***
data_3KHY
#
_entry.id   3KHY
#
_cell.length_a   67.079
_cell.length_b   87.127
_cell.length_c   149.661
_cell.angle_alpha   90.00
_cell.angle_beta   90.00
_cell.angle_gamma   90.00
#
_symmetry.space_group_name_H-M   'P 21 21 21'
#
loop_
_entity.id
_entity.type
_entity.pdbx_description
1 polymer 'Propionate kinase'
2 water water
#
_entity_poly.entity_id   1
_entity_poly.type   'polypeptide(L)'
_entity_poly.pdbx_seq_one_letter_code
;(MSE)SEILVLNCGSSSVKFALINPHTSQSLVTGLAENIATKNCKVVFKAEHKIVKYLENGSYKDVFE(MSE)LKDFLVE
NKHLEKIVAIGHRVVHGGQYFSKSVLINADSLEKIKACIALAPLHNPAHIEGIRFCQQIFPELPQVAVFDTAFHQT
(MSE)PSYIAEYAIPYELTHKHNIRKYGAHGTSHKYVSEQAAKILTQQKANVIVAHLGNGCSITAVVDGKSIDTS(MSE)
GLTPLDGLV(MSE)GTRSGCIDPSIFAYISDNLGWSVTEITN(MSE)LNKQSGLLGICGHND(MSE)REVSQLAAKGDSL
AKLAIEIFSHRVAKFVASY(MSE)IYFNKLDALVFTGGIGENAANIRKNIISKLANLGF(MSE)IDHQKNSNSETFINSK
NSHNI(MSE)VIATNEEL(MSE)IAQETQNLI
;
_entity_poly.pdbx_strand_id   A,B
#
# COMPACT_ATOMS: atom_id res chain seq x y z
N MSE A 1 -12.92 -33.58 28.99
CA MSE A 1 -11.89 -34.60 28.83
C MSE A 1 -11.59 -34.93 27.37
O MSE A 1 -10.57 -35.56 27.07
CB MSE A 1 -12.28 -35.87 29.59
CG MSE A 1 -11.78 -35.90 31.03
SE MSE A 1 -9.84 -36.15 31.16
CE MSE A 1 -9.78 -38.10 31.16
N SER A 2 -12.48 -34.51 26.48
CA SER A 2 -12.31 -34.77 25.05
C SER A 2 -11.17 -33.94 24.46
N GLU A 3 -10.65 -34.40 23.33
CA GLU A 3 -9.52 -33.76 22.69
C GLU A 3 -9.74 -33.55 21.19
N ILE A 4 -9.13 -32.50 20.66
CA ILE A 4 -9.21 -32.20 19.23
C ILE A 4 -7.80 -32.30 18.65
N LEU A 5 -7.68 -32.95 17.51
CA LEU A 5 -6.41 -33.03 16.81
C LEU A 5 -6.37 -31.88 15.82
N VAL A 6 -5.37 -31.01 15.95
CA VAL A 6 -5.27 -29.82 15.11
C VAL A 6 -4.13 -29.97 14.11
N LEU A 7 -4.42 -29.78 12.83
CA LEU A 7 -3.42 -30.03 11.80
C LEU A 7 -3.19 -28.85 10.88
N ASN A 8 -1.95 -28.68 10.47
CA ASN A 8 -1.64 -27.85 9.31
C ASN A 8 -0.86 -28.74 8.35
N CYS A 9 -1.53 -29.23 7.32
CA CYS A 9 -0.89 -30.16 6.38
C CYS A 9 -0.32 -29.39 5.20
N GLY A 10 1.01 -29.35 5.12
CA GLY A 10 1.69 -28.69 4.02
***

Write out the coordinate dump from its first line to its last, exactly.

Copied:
data_3KHY
#
_entry.id   3KHY
#
_cell.length_a   67.079
_cell.length_b   87.127
_cell.length_c   149.661
_cell.angle_alpha   90.00
_cell.angle_beta   90.00
_cell.angle_gamma   90.00
#
_symmetry.space_group_name_H-M   'P 21 21 21'
#
loop_
_entity.id
_entity.type
_entity.pdbx_description
1 polymer 'Propionate kinase'
2 water water
#
_entity_poly.entity_id   1
_entity_poly.type   'polypeptide(L)'
_entity_poly.pdbx_seq_one_letter_code
;(MSE)SEILVLNCGSSSVKFALINPHTSQSLVTGLAENIATKNCKVVFKAEHKIVKYLENGSYKDVFE(MSE)LKDFLVE
NKHLEKIVAIGHRVVHGGQYFSKSVLINADSLEKIKACIALAPLHNPAHIEGIRFCQQIFPELPQVAVFDTAFHQT
(MSE)PSYIAEYAIPYELTHKHNIRKYGAHGTSHKYVSEQAAKILTQQKANVIVAHLGNGCSITAVVDGKSIDTS(MSE)
GLTPLDGLV(MSE)GTRSGCIDPSIFAYISDNLGWSVTEITN(MSE)LNKQSGLLGICGHND(MSE)REVSQLAAKGDSL
AKLAIEIFSHRVAKFVASY(MSE)IYFNKLDALVFTGGIGENAANIRKNIISKLANLGF(MSE)IDHQKNSNSETFINSK
NSHNI(MSE)VIATNEEL(MSE)IAQETQNLI
;
_entity_poly.pdbx_strand_id   A,B
#
# COMPACT_ATOMS: atom_id res chain seq x y z
N MSE A 1 -12.92 -33.58 28.99
CA MSE A 1 -11.89 -34.60 28.83
C MSE A 1 -11.59 -34.93 27.37
O MSE A 1 -10.57 -35.56 27.07
CB MSE A 1 -12.28 -35.87 29.59
CG MSE A 1 -11.78 -35.90 31.03
SE MSE A 1 -9.84 -36.15 31.16
CE MSE A 1 -9.78 -38.10 31.16
N SER A 2 -12.48 -34.51 26.48
CA SER A 2 -12.31 -34.77 25.05
C SER A 2 -11.17 -33.94 24.46
N GLU A 3 -10.65 -34.40 23.33
CA GLU A 3 -9.52 -33.76 22.69
C GLU A 3 -9.74 -33.55 21.19
N ILE A 4 -9.13 -32.50 20.66
CA ILE A 4 -9.21 -32.20 19.23
C ILE A 4 -7.80 -32.30 18.65
N LEU A 5 -7.68 -32.95 17.51
CA LEU A 5 -6.41 -33.03 16.81
C LEU A 5 -6.37 -31.88 15.82
N VAL A 6 -5.37 -31.01 15.95
CA VAL A 6 -5.27 -29.82 15.11
C VAL A 6 -4.13 -29.97 14.11
N LEU A 7 -4.42 -29.78 12.83
CA LEU A 7 -3.42 -30.03 11.80
C LEU A 7 -3.19 -28.85 10.88
N ASN A 8 -1.95 -28.68 10.47
CA ASN A 8 -1.64 -27.85 9.31
C ASN A 8 -0.86 -28.74 8.35
N CYS A 9 -1.53 -29.23 7.32
CA CYS A 9 -0.89 -30.16 6.38
C CYS A 9 -0.32 -29.39 5.20
N GLY A 10 1.01 -29.35 5.12
CA GLY A 10 1.69 -28.69 4.02